Tuesday, December 23, 2008

My China Workbook

We've already done part of our Christmas -- opening presents with my parents and my brother's family on Saturday. One of the gifts I got for Zoe and Maya was each a copy of Beth O'Malley's My China Workbook: A Lifebook Tool for Kids Adopted From China. It was an instant hit, and they wanted to work on them this morning. (I'm such a mean mom that I hadn't let them bring any of their newly-acquired gifts into the house until they picked up the family room, and wanting to work on the workbooks was finally the motivation they needed to clean up!) I cannot recommend this workbook enough -- the girls LOVED working in it!
I'm especially thrilled that it was something Maya wanted to do. She hasn't been as verbal as Zoe in working through what she knows and what she wants to know about her adoption, but this book was great for her level (age 5) as well as Zoe's level (age 8). Zoe read Maya the text, and Maya did some of the writing with me spelling the words for her, and I did some of the writing, taking dictation from her.
Th book starts with "The Workbook Promise," including a promise not to eat messy pizza while reading the book, which tickled the girls. In the first box after that we put a current picture, and then the next page is an "All About Me" page asking for favorite colors, food, friends, etc. I especially like Zoe's answer to the "what I want to be when I grow up" question -- a lawyer ballerina. Oh, yes, I know tons of lawyer ballerinas! The next box is to draw their baby pictures -- interestingly, neither drew themselves as wee babes, but instead drew gotcha-day pictures that included me and Mimi.
Next, the book introduces birth parents:

Before you were born, you grew in a special place inside a Chinese woman's
tummy. That person is your birthmother.

She was pregnant with you for 9 months before you came into the world. That means you ate the same food she ate. You could even hear the same sounds.

It could be that some of your favorite foods started before you were even born. What are your favorite foods?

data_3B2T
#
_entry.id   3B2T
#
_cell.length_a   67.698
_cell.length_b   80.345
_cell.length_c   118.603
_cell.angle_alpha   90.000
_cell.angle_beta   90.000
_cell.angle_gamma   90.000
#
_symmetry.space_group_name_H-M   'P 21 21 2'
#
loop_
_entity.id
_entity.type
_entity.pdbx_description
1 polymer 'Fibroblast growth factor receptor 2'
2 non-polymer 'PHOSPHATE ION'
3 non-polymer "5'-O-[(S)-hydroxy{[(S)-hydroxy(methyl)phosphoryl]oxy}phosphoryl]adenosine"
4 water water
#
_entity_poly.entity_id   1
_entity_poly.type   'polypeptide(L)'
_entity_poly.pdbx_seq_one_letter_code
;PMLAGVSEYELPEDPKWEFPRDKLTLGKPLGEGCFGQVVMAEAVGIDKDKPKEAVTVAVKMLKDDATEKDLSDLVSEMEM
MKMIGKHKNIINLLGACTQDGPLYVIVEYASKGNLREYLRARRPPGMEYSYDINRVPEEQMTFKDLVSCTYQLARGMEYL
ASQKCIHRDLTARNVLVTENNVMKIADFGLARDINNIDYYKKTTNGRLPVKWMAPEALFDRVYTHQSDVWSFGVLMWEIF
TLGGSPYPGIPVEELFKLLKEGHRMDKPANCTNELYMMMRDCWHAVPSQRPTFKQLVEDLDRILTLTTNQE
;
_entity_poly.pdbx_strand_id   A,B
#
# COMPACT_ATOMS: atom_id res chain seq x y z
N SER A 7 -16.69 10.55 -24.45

There are blanks for listing favorite foods, and a box to draw "your favorite birthday cake." I think that be girls loaded the list with Chinese foods on purpose, though their actual favorites are mostly Chinese!
The book says that no one adopted from China has photos of their birth mother -- "It's not fair but that's the way it is" -- and gives a couple of suggestions for figuring out what she looks like:
1. Since you were born in China and are Chinese, we know that your birth mother didn't have red or blonde curly hair, right?

2. Bet she didn't have blue eyes either.

O.K., so we can figure out some parts of her looks such as brown eyes and black/brown straight hair. You got those from your biological family.

Look in the mirror.
[Yes, there's some variation not accounted for here, but the book goes with the odds -- while some Chinese have green or even blue eyes, or red or curly hair, the vast majority do not.]
So here's Maya drawing a picture of what she thinks her birth mother looks like. The girls quite solemnly looked at themselves in a mirror before drawing.

Zoe decided her birth mother probably has glasses since she does. And Zoe added some interesting details -- her birth mother's shirt reads, "I miss my baby." And there's a legend above her that reads, "Love gives life." Where does she get this stuff? I've never said anything like that! [The influence of Catholic school, perhaps!?]
In Zoe's picture of her birth father (he has glasses too!), he's crying blue tears, and the legend above his head says, "Missing your baby doesn't take you apart." I don't know, the tears suggest that it does. . . .
Oh, the book also has a page for coming up with names to call your birth mother, suggesting that you can pick a Chinese name or an English name you'd like to use. You'll love this, Mei-Ling -- Maya put "Mei-Ling" on the list of things to possibly call her birth mom! And I really don't know where she got that, where she's heard that name!
Anyway, there's lots more in the book to work through, but it looks like it will be a VERY positive experience for both girls. I can't say it fervently enough -- YOU MUST GET THIS BOOK FOR YOUR CHILD!


HuluMama said...

Although I am still stuck in the long line waiting to adopt from China(LID May 24,2006), I am going to get this book.

I've been following your blogs since you all were in China and am enjoying learning from you all.

Mei-Ling said...

"You'll love this, Mei-Ling -- Maya put "Mei-Ling" on the list of things to possibly call her birth mom!"

I wasn't originally going to comment, but after seeing that tidbit, I went, "Hey! That's so cute!"

Also, I meant to add that I've never even seen a Chinese person with blue or green eyes. Have you? O.o

malinda said...

LOL! OK, I've never seen a Chinese person with blue or green eyes, but I've heard of a few -- green eyes are a mutation of brown, so do occur, even among Asians. Blue? Maybe not! Or at least not without some help from the British during the Opium Wars!

Mostly I was thinking of a little girl in this area who is Chinese and has the lightest brown/blonde-streaked hair I've ever seen on someone Asian (who hasn't bleached his/her hair!).

Lisa said...

Ohhhh...so THIS is the post you were telling me about. I must have logged on Sun or Monday instead of Tuesday. I'll have to ask Syd tomorrow what she thought of these books - they sound great!

Barb and Ken said...

Great book. I will look into it for Emily when she is a little older. She is only three now.
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